It hasn’t been easy for musical-theater makers to harness the lightning-in-a-bottle power and presence of the live rock performance. In the nearly 50 years since Hair minted the genre, precious few rock musicals have convincingly navigated the vast reaches of cultural space that separate the very different planets responsible for the sublimating Dionysian power of rock and the structured poetic logic of dramatic narrative. As a rule, actors can’t rock, and rockers don’t act.
Which is why the significant revelation of Parallel Worlds, the intriguing experimental rock musical by Brandon Beckner (score and book) and Steve Sobel (lyrics) now playing in Sherman Oaks, is the exhilarating degree to which the half-film/half-live stage hybrid succeeds at delivering rock without necessarily cohering as the backstage meta-musical it strives to be.
That’s because Beckner and Sobel (with lyricist Paola Jimenez), whose backgrounds straddle music and movies rather than the theater, turn out to be extraordinarily credible songwriters. The 20-tune original score of moody romantic ballads, swaggering anthems and high-octane rockers could easily grace a Viper Room set list on a Saturday night. Additionally, rather than using trained actors, director Matthew McCray has gone outside the musical-theater ranks to cast veterans from the local club scene as the story’s rock-world musicians/characters.
Real-life singer-songwriter Cassidy Catanzaro (formerly with New York’s all-female alt-country Antigone Rising) plays Tabitha, the lead belter of a struggling retro-metal band that has been hired to score the movie projected onstage (on designer Stephanie Kerley Schwartz’s assemblage of monitors and projection screens). Ryan Hudson, the real-life frontman for L.A. hard rockers Love and a .38, is Miles, Tabitha’s recently ex-lover and the band’s co-lead vocalist and rhythm guitarist. Braden Lyle (lead guitar), Angelica Abrams (keyboards and vocals), Julia Lage (bass and vocals) and Mike Odabashian (drums) fill out the ensemble.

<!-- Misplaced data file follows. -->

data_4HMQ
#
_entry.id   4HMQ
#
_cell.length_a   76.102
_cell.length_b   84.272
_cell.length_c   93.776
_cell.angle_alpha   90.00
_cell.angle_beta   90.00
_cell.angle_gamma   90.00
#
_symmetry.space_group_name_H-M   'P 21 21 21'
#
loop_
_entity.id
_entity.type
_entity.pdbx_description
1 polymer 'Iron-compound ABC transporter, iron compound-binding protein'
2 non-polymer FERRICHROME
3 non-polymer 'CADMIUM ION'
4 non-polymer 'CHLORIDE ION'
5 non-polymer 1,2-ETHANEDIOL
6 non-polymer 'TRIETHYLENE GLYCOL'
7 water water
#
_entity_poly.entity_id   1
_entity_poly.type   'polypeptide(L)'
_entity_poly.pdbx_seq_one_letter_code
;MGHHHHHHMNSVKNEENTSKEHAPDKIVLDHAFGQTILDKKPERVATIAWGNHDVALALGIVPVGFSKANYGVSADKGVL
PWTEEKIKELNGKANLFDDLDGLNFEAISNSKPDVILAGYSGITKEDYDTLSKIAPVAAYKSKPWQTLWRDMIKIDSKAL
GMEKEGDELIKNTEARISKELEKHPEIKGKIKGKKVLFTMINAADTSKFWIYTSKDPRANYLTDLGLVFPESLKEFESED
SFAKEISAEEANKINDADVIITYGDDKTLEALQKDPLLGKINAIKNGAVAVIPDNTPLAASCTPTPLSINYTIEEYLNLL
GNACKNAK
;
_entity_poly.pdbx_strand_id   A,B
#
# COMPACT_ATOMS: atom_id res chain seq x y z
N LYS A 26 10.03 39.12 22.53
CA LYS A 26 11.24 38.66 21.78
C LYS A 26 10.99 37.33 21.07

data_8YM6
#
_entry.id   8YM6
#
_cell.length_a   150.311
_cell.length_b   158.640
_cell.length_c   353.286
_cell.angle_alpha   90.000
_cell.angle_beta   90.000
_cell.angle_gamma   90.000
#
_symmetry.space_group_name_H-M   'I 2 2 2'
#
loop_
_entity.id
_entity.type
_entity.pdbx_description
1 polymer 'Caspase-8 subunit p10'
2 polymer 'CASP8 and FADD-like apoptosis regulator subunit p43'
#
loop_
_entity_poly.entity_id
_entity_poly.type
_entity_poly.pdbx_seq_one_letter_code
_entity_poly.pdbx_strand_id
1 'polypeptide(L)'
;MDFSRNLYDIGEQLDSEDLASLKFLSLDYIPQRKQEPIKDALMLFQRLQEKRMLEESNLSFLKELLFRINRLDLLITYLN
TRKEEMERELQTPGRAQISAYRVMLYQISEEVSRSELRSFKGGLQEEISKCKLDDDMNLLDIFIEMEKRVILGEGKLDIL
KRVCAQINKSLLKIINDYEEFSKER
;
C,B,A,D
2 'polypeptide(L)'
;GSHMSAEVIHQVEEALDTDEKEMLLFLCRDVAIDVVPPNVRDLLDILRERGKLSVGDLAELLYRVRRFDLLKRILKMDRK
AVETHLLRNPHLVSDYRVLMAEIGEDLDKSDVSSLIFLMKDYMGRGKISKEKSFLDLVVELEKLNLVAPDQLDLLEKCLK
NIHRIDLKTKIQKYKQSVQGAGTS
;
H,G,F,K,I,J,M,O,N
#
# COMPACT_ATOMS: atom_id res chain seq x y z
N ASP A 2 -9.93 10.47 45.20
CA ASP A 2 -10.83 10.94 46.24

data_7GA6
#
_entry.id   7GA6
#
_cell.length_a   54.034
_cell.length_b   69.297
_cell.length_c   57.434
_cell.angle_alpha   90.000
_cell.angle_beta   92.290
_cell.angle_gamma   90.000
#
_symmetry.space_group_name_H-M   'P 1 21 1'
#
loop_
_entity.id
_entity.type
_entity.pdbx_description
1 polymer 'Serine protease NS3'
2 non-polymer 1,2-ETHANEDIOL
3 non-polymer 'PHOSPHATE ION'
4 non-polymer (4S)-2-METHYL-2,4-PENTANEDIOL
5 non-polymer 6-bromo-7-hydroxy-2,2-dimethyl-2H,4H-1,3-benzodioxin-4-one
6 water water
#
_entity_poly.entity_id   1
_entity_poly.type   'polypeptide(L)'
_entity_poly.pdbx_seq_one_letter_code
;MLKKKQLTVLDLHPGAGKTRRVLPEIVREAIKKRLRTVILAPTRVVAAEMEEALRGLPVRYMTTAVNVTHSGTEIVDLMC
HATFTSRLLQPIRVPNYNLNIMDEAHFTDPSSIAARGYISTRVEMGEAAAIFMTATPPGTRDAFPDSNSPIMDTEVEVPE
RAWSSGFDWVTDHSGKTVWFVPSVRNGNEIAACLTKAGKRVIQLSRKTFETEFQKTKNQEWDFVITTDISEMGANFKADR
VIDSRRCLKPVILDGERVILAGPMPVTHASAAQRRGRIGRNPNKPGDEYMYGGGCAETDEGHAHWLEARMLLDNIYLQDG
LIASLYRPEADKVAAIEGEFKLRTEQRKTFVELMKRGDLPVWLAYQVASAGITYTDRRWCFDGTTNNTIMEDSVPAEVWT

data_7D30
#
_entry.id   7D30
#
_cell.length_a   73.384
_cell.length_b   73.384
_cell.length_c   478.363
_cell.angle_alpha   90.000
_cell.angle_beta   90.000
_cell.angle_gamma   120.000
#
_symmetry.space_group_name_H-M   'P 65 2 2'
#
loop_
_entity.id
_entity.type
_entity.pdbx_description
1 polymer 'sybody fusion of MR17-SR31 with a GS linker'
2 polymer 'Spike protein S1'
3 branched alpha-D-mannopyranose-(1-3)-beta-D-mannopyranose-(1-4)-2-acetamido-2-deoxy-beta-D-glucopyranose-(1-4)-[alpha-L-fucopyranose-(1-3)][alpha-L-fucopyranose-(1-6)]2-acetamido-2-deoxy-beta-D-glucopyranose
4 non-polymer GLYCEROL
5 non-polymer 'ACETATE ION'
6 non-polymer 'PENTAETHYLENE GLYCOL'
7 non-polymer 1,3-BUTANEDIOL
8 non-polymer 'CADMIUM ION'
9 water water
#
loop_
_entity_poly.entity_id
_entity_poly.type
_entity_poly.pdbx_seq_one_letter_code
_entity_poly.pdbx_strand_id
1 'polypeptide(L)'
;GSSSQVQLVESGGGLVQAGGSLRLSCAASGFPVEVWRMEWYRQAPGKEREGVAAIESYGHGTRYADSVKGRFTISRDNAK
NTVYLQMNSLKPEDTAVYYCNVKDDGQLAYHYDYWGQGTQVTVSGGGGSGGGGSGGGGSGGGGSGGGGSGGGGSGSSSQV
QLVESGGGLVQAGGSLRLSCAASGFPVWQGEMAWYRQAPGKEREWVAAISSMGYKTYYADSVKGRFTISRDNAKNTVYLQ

The book’s supranatural conceit follows Tabitha’s discovery that as the band sets down the movie score’s tracks, the emotional colorings of the songs alter the onscreen love story about aspiring artist J.B. (Shawn Reaves) and true love Ella (Marci Miller). J.B. wavers between becoming a New York art superstar or being with the stubbornly L.A.-rooted Ella. (Tim Gray directed the film, which was shot by Keith DeCristo.) Soon Tabitha and Miles are working out their own unfinished personal business by dueling onstage to determine the onscreen lovers’ fate: Tabitha’s wistful, neo-folk romantic ballads bring the lovers together; Miles’ cynical and raucous, Zeppelin-esque rockers push them apart.
All the players have serious recording and club-rock chops, and both Catanzaro and Hudson prove themselves powerfully soulful and pitch-perfect song interpreters (Abrams and Lyle are equally impressive on their solos in act two’s “Anarchy.”) The band’s live concert is a tour de force.
And though Beckner has his music dueling for the soul of the onscreen narrative, the far more compelling duel is ontological and has to do with live presence and the fascinating overlap between the metonymic world of the onscreen fiction and the metaphoric “reality” enacted live onstage. In the end the battle is no contest: The band rocks, the acting does not. And what’s astonishing is the degree to which that doesn’t matter.
CAP Studio, 13752 Ventura Boulevard, Sherman Oaks; through June 26. parallelworldsexperience.com.
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